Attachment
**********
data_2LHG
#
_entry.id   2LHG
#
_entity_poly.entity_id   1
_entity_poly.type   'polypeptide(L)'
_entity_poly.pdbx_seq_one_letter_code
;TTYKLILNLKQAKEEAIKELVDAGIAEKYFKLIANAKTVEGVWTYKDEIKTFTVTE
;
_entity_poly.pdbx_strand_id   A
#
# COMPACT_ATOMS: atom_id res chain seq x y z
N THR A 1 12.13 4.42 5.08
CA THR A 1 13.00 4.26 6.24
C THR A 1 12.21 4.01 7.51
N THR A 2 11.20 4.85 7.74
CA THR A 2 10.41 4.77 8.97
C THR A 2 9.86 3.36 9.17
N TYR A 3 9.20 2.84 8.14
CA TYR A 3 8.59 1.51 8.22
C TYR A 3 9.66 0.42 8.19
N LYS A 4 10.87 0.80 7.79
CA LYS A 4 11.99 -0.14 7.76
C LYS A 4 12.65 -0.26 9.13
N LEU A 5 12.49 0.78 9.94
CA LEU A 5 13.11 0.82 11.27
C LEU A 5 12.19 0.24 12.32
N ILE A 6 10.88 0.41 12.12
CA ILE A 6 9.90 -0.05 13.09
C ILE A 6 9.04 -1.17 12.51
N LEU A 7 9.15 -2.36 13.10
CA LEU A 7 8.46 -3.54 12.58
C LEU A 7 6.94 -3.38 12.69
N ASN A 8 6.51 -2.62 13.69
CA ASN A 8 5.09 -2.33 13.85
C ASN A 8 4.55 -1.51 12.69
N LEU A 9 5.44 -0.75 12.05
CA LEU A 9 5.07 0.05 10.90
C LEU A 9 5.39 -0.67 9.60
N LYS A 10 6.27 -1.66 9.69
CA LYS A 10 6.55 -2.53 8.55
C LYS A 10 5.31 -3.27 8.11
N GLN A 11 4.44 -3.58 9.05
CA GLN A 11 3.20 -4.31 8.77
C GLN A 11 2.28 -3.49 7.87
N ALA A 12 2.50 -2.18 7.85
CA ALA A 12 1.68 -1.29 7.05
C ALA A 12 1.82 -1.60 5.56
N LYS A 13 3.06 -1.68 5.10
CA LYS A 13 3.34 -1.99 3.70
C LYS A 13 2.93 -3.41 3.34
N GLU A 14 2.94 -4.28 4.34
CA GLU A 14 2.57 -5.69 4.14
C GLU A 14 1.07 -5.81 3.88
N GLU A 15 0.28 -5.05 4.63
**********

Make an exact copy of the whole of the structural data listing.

data_2LHG
#
_entry.id   2LHG
#
_entity_poly.entity_id   1
_entity_poly.type   'polypeptide(L)'
_entity_poly.pdbx_seq_one_letter_code
;TTYKLILNLKQAKEEAIKELVDAGIAEKYFKLIANAKTVEGVWTYKDEIKTFTVTE
;
_entity_poly.pdbx_strand_id   A
#
# COMPACT_ATOMS: atom_id res chain seq x y z
N THR A 1 12.13 4.42 5.08
CA THR A 1 13.00 4.26 6.24
C THR A 1 12.21 4.01 7.51
N THR A 2 11.20 4.85 7.74
CA THR A 2 10.41 4.77 8.97
C THR A 2 9.86 3.36 9.17
N TYR A 3 9.20 2.84 8.14
CA TYR A 3 8.59 1.51 8.22
C TYR A 3 9.66 0.42 8.19
N LYS A 4 10.87 0.80 7.79
CA LYS A 4 11.99 -0.14 7.76
C LYS A 4 12.65 -0.26 9.13
N LEU A 5 12.49 0.78 9.94
CA LEU A 5 13.11 0.82 11.27
C LEU A 5 12.19 0.24 12.32
N ILE A 6 10.88 0.41 12.12
CA ILE A 6 9.90 -0.05 13.09
C ILE A 6 9.04 -1.17 12.51
N LEU A 7 9.15 -2.36 13.10
CA LEU A 7 8.46 -3.54 12.58
C LEU A 7 6.94 -3.38 12.69
N ASN A 8 6.51 -2.62 13.69
CA ASN A 8 5.09 -2.33 13.85
C ASN A 8 4.55 -1.51 12.69
N LEU A 9 5.44 -0.75 12.05
CA LEU A 9 5.07 0.05 10.90
C LEU A 9 5.39 -0.67 9.60
N LYS A 10 6.27 -1.66 9.69
CA LYS A 10 6.55 -2.53 8.55
C LYS A 10 5.31 -3.27 8.11
N GLN A 11 4.44 -3.58 9.05
CA GLN A 11 3.20 -4.31 8.77
C GLN A 11 2.28 -3.49 7.87
N ALA A 12 2.50 -2.18 7.85
CA ALA A 12 1.68 -1.29 7.05
C ALA A 12 1.82 -1.60 5.56
N LYS A 13 3.06 -1.68 5.10
CA LYS A 13 3.34 -1.99 3.70
C LYS A 13 2.93 -3.41 3.34
N GLU A 14 2.94 -4.28 4.34
CA GLU A 14 2.57 -5.69 4.14
C GLU A 14 1.07 -5.81 3.88
N GLU A 15 0.28 -5.05 4.63